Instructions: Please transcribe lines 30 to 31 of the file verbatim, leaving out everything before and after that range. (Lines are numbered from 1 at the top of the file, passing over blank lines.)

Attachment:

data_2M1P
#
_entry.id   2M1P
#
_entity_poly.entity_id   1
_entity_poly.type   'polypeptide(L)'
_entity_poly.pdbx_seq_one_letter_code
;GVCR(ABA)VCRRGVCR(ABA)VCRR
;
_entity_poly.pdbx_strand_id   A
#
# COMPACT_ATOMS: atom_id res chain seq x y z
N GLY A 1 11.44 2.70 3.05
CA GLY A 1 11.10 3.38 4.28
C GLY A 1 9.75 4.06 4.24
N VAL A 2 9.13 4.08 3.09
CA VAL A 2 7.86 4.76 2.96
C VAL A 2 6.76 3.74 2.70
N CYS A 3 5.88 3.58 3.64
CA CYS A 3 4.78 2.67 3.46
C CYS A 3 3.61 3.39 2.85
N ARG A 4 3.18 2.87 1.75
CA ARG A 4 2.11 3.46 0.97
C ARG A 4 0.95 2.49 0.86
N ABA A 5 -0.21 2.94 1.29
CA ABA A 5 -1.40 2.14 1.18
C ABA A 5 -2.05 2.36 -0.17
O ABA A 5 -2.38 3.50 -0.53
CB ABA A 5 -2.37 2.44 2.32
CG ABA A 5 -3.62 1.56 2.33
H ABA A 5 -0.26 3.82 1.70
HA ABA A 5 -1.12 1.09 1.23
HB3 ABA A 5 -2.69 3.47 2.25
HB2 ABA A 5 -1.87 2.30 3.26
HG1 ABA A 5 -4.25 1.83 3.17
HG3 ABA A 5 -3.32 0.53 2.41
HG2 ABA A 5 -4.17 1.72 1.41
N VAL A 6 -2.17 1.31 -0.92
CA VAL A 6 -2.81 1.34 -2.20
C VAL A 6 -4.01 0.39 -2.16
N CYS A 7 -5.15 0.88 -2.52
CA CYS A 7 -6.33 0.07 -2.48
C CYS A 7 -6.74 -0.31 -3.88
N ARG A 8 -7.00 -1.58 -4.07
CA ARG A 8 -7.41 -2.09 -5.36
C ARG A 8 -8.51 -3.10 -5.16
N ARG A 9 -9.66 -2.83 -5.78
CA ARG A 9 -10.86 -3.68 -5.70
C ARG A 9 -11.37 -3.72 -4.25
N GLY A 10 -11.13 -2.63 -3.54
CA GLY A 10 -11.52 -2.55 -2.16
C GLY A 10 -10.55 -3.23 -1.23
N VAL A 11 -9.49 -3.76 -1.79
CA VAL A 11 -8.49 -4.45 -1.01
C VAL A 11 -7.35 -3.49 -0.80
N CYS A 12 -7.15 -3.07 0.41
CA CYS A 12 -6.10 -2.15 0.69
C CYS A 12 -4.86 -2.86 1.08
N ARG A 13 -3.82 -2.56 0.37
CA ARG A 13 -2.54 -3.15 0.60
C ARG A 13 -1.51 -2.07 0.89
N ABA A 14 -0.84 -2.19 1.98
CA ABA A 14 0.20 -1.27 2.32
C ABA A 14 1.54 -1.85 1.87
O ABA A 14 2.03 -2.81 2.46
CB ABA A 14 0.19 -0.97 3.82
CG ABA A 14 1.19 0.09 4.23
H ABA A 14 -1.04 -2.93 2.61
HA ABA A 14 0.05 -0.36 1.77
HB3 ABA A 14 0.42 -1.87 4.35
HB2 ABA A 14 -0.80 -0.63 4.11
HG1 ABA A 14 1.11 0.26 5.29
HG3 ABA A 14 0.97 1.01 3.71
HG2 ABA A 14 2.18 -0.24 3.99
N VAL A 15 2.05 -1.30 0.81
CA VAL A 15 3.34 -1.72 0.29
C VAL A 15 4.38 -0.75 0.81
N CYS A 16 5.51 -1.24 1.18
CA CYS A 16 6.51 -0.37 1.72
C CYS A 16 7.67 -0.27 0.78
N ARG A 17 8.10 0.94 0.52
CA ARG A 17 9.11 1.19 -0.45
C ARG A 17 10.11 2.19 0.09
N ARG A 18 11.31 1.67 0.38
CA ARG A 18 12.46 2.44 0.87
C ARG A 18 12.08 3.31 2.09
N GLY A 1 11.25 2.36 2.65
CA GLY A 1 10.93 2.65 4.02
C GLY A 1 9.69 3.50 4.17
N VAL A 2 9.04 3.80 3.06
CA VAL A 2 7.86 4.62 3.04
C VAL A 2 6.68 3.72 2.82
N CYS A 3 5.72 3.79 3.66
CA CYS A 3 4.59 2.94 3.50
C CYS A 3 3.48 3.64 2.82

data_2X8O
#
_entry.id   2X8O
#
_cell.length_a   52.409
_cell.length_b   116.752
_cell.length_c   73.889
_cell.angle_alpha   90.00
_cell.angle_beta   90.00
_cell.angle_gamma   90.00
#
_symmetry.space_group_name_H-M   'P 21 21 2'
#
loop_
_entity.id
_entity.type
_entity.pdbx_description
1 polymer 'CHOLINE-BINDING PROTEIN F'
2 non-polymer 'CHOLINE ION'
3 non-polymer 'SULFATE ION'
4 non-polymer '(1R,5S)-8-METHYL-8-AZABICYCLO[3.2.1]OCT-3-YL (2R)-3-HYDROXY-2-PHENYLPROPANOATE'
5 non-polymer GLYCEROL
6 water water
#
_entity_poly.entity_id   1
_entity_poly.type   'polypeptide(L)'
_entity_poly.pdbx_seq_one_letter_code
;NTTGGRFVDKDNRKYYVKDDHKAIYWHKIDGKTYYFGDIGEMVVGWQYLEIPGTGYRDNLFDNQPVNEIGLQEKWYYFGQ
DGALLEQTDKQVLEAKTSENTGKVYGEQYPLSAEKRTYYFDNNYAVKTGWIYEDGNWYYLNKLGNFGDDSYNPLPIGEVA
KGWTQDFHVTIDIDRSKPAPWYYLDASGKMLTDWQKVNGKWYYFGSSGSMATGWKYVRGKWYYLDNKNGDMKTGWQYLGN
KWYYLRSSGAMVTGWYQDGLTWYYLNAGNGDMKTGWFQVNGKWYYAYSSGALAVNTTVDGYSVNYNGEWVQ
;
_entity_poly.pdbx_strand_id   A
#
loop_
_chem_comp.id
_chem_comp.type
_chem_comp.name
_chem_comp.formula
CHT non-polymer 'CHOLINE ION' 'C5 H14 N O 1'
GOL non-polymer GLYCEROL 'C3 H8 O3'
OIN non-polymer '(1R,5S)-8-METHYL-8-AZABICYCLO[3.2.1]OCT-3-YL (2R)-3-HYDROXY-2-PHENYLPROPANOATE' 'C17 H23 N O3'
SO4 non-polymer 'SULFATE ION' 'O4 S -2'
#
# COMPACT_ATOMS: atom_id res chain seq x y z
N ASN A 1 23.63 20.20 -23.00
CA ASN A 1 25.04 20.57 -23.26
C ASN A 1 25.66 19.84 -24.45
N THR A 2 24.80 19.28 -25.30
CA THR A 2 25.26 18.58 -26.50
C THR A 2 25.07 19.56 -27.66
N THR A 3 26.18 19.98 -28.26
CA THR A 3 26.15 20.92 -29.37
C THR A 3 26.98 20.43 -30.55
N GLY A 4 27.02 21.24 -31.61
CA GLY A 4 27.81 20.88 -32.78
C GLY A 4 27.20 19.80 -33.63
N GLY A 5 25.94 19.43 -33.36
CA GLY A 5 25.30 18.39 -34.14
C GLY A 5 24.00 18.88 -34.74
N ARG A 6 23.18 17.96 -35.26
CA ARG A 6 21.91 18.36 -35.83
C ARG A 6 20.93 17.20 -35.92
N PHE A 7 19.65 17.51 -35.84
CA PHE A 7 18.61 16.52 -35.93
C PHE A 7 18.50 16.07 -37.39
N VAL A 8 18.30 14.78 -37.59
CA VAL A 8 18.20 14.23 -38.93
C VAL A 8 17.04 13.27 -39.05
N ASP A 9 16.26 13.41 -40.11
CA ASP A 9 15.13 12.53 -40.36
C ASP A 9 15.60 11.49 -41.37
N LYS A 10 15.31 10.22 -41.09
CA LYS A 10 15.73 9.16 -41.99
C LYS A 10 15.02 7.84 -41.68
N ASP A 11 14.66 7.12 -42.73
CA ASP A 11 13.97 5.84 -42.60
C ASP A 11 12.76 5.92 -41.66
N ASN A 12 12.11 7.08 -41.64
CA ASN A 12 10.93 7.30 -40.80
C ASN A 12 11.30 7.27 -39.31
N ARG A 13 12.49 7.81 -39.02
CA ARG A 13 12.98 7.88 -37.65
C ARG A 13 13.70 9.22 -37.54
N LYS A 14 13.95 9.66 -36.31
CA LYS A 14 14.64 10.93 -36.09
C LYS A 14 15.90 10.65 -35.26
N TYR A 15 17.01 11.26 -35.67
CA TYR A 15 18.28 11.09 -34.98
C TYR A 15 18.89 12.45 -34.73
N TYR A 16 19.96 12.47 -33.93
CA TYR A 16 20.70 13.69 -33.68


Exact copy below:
CG ABA A 5 -3.62 1.56 2.33
H ABA A 5 -0.26 3.82 1.70